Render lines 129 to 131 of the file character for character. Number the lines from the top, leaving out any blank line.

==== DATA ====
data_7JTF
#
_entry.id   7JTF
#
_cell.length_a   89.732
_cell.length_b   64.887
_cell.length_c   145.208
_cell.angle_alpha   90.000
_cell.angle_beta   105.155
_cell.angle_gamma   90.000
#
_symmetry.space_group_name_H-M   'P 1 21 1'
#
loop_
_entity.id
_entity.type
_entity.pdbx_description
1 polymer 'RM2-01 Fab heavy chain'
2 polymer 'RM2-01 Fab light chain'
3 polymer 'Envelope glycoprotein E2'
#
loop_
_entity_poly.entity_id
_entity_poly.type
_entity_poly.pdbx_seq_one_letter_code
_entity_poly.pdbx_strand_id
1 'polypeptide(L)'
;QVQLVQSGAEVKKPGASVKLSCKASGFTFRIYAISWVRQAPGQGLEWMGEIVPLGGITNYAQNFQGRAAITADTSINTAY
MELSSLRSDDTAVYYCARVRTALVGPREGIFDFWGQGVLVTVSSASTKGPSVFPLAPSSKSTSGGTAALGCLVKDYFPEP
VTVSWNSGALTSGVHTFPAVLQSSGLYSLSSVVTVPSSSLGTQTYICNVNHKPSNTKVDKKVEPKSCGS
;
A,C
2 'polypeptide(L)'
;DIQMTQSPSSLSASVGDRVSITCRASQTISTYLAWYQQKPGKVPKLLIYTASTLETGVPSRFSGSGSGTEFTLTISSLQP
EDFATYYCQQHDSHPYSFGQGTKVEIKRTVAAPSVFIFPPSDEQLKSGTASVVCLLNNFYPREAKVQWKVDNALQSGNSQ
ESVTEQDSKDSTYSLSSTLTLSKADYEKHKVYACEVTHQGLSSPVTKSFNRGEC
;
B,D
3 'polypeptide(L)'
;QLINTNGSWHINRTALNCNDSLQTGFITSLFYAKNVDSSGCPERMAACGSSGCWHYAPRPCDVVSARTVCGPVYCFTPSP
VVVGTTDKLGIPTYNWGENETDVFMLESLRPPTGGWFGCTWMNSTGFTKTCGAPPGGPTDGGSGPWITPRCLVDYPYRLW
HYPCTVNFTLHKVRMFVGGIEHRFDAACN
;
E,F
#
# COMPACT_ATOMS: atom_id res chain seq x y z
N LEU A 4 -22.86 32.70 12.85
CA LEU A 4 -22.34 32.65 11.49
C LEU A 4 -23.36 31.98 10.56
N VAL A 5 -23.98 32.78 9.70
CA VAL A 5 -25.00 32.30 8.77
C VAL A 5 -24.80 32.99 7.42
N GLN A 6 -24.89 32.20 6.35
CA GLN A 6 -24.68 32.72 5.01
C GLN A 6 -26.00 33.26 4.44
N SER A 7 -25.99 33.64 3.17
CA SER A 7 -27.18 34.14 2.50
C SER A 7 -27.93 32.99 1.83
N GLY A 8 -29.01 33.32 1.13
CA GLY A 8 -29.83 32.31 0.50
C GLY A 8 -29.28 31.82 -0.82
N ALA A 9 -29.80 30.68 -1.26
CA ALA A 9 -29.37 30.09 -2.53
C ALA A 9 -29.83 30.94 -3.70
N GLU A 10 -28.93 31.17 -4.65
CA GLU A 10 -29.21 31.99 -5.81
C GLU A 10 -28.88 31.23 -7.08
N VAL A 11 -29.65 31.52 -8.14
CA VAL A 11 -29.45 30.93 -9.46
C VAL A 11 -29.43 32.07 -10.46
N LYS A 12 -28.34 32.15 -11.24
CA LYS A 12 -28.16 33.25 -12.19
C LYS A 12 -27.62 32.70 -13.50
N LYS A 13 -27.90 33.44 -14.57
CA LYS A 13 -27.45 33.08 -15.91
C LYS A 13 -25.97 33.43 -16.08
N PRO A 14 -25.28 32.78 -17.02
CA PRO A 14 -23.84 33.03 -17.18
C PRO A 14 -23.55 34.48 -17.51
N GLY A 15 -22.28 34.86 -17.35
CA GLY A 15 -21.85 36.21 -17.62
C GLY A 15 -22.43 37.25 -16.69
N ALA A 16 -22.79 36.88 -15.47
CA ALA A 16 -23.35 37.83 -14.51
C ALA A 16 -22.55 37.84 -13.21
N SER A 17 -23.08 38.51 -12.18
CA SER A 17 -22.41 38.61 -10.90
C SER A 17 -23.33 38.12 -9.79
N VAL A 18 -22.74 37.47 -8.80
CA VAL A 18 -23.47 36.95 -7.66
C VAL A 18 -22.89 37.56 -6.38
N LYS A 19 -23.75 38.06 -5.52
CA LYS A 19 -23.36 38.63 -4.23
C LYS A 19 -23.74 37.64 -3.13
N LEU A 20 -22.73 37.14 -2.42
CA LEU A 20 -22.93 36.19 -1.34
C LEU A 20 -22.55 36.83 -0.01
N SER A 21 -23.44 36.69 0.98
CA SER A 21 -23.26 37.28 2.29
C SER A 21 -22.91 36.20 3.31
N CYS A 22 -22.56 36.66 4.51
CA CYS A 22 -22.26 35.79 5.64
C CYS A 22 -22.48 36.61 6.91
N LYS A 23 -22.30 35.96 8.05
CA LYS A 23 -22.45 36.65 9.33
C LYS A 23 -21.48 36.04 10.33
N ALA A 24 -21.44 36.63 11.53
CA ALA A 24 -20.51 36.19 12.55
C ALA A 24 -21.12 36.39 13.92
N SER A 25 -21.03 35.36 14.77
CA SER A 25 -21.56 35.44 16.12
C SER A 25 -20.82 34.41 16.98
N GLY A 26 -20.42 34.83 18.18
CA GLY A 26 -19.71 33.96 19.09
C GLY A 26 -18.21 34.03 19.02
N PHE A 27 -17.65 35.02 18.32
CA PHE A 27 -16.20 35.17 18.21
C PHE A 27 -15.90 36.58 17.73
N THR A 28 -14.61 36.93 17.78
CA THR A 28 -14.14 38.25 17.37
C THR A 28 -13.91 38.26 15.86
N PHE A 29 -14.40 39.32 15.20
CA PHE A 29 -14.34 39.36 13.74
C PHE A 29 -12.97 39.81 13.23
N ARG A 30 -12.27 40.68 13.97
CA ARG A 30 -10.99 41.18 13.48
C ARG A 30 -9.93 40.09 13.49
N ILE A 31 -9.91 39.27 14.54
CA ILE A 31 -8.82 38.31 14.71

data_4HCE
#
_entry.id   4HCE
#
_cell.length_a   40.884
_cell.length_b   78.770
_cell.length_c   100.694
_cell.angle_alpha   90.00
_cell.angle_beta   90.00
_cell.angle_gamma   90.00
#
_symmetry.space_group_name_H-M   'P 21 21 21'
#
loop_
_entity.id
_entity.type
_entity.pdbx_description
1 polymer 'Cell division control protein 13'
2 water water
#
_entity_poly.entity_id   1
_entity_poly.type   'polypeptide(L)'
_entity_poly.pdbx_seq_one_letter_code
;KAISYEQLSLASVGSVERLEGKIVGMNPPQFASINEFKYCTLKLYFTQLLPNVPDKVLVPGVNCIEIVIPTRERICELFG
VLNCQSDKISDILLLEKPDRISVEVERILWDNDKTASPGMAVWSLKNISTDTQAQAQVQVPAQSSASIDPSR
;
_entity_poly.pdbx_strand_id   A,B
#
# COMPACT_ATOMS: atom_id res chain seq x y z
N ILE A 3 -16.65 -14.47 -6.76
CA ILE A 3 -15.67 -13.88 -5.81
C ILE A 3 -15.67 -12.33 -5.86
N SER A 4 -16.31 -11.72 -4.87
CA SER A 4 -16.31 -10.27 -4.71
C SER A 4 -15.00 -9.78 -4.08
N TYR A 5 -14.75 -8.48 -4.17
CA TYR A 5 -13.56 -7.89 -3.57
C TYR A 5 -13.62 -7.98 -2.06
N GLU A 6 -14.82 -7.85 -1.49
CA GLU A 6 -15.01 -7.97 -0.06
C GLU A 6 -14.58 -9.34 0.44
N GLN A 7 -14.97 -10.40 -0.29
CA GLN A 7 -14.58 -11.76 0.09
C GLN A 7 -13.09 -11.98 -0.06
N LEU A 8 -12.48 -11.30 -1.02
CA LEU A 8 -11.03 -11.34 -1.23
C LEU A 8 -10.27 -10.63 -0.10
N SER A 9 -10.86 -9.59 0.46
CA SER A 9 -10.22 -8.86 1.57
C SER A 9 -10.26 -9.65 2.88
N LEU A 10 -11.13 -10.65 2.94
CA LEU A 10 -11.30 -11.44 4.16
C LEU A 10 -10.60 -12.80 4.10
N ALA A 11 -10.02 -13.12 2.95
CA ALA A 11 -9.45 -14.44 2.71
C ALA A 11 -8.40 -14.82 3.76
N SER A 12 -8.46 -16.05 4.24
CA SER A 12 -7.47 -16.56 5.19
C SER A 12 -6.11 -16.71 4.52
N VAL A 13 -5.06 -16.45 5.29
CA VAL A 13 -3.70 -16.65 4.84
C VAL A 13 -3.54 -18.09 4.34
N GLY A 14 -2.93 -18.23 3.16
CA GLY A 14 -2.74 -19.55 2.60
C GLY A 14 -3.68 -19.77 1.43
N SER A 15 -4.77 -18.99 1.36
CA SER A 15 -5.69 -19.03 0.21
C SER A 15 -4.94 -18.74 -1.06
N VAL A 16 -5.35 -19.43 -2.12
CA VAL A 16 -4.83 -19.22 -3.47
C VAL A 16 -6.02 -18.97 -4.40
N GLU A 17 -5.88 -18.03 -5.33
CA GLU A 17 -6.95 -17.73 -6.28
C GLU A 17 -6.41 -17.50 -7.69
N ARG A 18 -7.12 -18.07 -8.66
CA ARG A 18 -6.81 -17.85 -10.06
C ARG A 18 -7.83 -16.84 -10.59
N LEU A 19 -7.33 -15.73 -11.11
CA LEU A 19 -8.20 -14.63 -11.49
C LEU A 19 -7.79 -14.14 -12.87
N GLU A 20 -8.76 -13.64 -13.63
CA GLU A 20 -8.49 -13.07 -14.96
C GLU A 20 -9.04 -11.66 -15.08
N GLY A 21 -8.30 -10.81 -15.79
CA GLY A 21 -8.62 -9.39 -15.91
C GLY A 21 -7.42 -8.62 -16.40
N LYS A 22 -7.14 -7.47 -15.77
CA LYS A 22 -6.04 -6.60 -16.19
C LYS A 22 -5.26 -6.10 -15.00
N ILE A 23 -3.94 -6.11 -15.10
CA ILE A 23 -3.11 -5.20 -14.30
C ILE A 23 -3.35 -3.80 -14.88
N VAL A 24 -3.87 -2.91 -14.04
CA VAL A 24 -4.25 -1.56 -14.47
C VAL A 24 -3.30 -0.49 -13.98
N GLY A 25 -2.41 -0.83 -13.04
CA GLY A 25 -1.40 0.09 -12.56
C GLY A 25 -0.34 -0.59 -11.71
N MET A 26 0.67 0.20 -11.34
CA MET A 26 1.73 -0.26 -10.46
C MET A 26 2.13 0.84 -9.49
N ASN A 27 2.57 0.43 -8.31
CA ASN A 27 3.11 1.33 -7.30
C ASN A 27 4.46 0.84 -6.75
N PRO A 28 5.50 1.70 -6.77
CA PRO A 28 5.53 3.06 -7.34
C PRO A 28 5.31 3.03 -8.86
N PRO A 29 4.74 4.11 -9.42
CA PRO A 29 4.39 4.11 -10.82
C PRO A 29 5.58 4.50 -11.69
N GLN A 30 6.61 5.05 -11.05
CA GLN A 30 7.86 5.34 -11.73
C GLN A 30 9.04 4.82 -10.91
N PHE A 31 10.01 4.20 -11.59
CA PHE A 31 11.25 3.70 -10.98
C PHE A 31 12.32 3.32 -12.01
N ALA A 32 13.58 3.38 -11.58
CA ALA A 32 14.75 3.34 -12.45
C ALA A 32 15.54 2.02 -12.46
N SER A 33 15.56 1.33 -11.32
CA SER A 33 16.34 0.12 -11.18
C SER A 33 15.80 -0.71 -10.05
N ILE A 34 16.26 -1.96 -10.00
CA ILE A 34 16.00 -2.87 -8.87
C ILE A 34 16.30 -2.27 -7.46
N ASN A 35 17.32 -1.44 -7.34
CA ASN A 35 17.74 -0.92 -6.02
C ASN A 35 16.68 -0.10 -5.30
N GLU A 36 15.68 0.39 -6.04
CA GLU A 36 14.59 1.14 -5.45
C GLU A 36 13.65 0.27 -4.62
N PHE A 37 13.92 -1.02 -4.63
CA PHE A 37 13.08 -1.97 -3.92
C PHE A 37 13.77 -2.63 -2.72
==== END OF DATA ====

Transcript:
CA ILE A 31 -8.82 38.31 14.71

data_4HCE
#